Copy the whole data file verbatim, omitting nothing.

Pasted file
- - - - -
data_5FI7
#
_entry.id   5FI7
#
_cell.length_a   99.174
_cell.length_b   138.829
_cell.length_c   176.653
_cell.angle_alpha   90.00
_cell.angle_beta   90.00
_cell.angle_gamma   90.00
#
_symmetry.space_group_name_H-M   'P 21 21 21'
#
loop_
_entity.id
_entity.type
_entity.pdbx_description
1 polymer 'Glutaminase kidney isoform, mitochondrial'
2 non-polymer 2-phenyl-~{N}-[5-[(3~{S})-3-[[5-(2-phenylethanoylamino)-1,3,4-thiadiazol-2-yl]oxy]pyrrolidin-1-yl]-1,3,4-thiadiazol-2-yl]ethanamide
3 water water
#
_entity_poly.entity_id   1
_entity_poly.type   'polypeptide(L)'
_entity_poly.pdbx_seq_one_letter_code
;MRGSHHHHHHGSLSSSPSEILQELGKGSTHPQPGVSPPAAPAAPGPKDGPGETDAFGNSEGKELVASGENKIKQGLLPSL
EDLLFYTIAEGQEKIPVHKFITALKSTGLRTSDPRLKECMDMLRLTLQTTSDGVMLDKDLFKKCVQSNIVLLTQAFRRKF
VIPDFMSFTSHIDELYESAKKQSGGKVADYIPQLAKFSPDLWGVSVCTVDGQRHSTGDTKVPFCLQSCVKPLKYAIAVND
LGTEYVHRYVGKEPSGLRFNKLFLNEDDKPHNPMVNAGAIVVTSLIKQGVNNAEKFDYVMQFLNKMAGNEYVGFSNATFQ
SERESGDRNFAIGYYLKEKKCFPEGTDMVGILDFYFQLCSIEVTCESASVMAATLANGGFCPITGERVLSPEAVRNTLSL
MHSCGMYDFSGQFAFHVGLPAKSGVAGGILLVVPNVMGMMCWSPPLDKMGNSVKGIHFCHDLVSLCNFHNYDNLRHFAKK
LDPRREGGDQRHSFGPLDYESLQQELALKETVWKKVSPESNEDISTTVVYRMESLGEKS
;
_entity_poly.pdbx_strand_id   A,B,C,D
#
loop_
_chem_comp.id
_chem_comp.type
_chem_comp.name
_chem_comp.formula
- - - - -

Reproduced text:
data_5FI7
#
_entry.id   5FI7
#
_cell.length_a   99.174
_cell.length_b   138.829
_cell.length_c   176.653
_cell.angle_alpha   90.00
_cell.angle_beta   90.00
_cell.angle_gamma   90.00
#
_symmetry.space_group_name_H-M   'P 21 21 21'
#
loop_
_entity.id
_entity.type
_entity.pdbx_description
1 polymer 'Glutaminase kidney isoform, mitochondrial'
2 non-polymer 2-phenyl-~{N}-[5-[(3~{S})-3-[[5-(2-phenylethanoylamino)-1,3,4-thiadiazol-2-yl]oxy]pyrrolidin-1-yl]-1,3,4-thiadiazol-2-yl]ethanamide
3 water water
#
_entity_poly.entity_id   1
_entity_poly.type   'polypeptide(L)'
_entity_poly.pdbx_seq_one_letter_code
;MRGSHHHHHHGSLSSSPSEILQELGKGSTHPQPGVSPPAAPAAPGPKDGPGETDAFGNSEGKELVASGENKIKQGLLPSL
EDLLFYTIAEGQEKIPVHKFITALKSTGLRTSDPRLKECMDMLRLTLQTTSDGVMLDKDLFKKCVQSNIVLLTQAFRRKF
VIPDFMSFTSHIDELYESAKKQSGGKVADYIPQLAKFSPDLWGVSVCTVDGQRHSTGDTKVPFCLQSCVKPLKYAIAVND
LGTEYVHRYVGKEPSGLRFNKLFLNEDDKPHNPMVNAGAIVVTSLIKQGVNNAEKFDYVMQFLNKMAGNEYVGFSNATFQ
SERESGDRNFAIGYYLKEKKCFPEGTDMVGILDFYFQLCSIEVTCESASVMAATLANGGFCPITGERVLSPEAVRNTLSL
MHSCGMYDFSGQFAFHVGLPAKSGVAGGILLVVPNVMGMMCWSPPLDKMGNSVKGIHFCHDLVSLCNFHNYDNLRHFAKK
LDPRREGGDQRHSFGPLDYESLQQELALKETVWKKVSPESNEDISTTVVYRMESLGEKS
;
_entity_poly.pdbx_strand_id   A,B,C,D
#
loop_
_chem_comp.id
_chem_comp.type
_chem_comp.name
_chem_comp.formula